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The Super Bowl 'Jock Tax'

East Rutherford, N.J. -- Win or los,e players from both Super Bowl teams will get paid for playing in the big game.

And win or lose, those players will pay taxes to the State of New Jersey.

The so-called Jock Tax impacts all players, coaches, and staff with professional sports teams that work in the state of New Jersey.  The tax is assessed based on the number of days out of your work year that you work and earn money in that state.

"Many states have this Jock Tax and it's all based on the number of days, the number of football-related days that these players are in that particular state, said Bruce Zicari, an accountant at The Bonadio Group.

Zicari helped 13WHAM News break down an example of how this works.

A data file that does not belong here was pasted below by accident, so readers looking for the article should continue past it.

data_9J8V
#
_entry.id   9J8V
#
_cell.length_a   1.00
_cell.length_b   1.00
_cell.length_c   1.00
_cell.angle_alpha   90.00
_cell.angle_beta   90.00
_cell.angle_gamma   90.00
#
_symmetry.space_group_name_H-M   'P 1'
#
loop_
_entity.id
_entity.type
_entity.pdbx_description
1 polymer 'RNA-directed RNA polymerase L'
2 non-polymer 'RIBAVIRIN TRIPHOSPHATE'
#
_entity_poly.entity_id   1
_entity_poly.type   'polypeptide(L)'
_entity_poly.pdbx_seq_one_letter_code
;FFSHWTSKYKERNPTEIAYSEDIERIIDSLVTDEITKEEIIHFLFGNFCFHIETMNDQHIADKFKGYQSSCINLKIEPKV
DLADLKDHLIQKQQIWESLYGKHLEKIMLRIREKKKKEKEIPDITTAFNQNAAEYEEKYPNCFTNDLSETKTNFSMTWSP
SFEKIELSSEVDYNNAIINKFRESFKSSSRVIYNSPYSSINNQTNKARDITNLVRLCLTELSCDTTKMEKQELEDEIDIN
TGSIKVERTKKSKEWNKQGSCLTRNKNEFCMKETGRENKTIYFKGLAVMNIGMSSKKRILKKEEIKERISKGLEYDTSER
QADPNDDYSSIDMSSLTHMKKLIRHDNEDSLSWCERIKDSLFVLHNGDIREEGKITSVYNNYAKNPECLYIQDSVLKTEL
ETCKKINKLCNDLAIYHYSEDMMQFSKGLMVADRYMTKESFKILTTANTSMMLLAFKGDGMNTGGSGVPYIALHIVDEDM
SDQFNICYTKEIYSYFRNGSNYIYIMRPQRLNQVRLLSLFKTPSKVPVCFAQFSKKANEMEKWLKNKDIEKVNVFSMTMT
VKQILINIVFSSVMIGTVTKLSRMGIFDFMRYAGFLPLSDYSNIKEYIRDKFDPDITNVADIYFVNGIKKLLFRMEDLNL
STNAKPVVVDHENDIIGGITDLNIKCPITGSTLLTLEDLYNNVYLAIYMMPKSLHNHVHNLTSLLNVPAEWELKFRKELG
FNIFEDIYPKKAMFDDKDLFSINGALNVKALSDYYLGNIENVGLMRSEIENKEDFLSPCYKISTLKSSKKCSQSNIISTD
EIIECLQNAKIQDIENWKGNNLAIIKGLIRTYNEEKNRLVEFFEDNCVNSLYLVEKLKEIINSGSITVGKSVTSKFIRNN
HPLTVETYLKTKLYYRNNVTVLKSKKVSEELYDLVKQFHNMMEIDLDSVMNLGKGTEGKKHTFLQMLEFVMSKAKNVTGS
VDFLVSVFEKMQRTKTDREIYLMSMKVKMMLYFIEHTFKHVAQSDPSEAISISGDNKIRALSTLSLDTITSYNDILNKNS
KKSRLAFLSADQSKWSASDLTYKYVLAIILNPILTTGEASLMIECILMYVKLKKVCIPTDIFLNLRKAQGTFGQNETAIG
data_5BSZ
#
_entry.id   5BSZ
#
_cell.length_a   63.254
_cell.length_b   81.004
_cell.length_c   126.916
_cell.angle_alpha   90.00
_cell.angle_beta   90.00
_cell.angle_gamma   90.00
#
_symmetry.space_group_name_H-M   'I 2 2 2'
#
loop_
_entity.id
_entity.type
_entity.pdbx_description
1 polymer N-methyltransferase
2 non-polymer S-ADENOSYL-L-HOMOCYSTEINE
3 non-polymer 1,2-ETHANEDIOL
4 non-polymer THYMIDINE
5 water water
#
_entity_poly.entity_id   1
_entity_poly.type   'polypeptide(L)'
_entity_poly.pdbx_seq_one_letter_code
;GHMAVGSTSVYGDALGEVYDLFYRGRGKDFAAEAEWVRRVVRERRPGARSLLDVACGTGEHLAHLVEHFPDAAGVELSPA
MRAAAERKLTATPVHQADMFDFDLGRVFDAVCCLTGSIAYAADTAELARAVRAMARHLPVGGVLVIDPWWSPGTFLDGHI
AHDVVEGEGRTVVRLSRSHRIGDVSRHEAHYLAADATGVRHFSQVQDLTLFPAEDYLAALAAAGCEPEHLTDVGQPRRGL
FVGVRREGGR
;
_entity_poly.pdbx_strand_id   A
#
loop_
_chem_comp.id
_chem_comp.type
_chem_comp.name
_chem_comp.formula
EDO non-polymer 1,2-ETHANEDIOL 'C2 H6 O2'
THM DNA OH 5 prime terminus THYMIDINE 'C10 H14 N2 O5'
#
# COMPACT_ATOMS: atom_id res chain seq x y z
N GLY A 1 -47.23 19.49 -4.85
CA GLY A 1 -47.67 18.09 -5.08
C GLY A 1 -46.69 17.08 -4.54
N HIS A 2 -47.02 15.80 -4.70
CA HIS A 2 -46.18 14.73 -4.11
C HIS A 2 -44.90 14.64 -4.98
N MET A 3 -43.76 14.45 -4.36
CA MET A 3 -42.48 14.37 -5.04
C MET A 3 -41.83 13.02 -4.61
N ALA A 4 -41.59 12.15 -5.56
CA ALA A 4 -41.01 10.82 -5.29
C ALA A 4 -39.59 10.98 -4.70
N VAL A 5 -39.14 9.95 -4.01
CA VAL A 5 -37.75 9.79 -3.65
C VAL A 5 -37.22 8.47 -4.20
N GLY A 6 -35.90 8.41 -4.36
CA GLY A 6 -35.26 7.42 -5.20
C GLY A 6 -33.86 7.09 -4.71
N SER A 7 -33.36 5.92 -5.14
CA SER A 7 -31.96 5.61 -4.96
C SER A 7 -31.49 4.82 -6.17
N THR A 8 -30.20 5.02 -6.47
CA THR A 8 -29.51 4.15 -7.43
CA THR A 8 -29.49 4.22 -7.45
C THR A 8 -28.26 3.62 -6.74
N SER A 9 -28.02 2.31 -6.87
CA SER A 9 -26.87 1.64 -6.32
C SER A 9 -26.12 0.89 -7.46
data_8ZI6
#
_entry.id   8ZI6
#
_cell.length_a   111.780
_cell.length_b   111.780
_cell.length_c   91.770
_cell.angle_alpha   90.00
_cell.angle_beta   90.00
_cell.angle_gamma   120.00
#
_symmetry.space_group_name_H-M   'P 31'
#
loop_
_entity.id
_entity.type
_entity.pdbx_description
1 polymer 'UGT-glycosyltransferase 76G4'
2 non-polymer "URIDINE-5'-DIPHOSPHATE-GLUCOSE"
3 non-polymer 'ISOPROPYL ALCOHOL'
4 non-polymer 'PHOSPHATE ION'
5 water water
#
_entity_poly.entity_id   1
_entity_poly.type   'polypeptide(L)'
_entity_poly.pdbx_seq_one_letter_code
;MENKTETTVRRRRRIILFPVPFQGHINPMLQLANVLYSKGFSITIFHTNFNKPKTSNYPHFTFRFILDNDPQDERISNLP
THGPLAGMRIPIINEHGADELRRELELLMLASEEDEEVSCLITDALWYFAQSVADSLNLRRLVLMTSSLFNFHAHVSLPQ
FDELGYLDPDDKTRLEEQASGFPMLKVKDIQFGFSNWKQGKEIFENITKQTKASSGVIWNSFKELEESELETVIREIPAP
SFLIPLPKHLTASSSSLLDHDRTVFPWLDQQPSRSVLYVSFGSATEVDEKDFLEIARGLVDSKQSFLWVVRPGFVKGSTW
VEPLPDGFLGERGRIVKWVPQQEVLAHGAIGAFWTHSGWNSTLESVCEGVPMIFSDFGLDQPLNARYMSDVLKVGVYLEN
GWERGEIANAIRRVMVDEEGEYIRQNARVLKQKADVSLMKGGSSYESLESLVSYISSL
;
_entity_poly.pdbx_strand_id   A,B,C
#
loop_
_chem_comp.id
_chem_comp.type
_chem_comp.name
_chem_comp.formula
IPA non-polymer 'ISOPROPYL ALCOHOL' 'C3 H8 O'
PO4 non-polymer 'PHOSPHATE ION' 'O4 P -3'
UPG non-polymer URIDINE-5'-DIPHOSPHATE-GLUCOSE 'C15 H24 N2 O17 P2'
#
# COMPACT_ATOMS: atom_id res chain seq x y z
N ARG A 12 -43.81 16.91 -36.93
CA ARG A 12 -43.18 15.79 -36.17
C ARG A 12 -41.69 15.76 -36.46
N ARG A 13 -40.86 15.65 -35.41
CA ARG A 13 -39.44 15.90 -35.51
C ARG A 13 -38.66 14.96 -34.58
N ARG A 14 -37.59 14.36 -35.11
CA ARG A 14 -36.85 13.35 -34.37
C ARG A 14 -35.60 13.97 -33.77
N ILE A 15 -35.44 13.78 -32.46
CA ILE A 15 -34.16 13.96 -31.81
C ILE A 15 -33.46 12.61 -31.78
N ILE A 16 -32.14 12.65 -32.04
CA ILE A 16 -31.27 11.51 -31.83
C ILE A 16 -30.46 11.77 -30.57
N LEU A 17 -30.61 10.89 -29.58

Players on the winning Super Bowl team take home a $92,000 game check and those on the losing team take home a $46,000 check.  The State of New Jerseys tax rate for these earnings is 8.97%

There are formulas based on how much each player would pay in taxes if the only work they did in New Jersey was the seven days leading up to an including the Super Bowl. 

If we take the case of Peyton Manning, quarterback for the Denver Broncos, that formula would also include at least two more days of work in the Garden State because the Broncos are scheduled to play the N.Y. Jets at MetLife Stadium during the 2014 NFL Season.

Mannings salary for the 2014 season is expected to be about $15 million and the State of New Jersey would seek income taxes for the days he spent in that state earning that money.

That means that Manning can expect to pay more than $60,000 in New Jersey State income taxes whether he wins or loses the Super Bowl.

Meaning, if Manning loses the Super Bowl, his $46,000 game check wont even be enough to cover his tax bill.

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Washington Times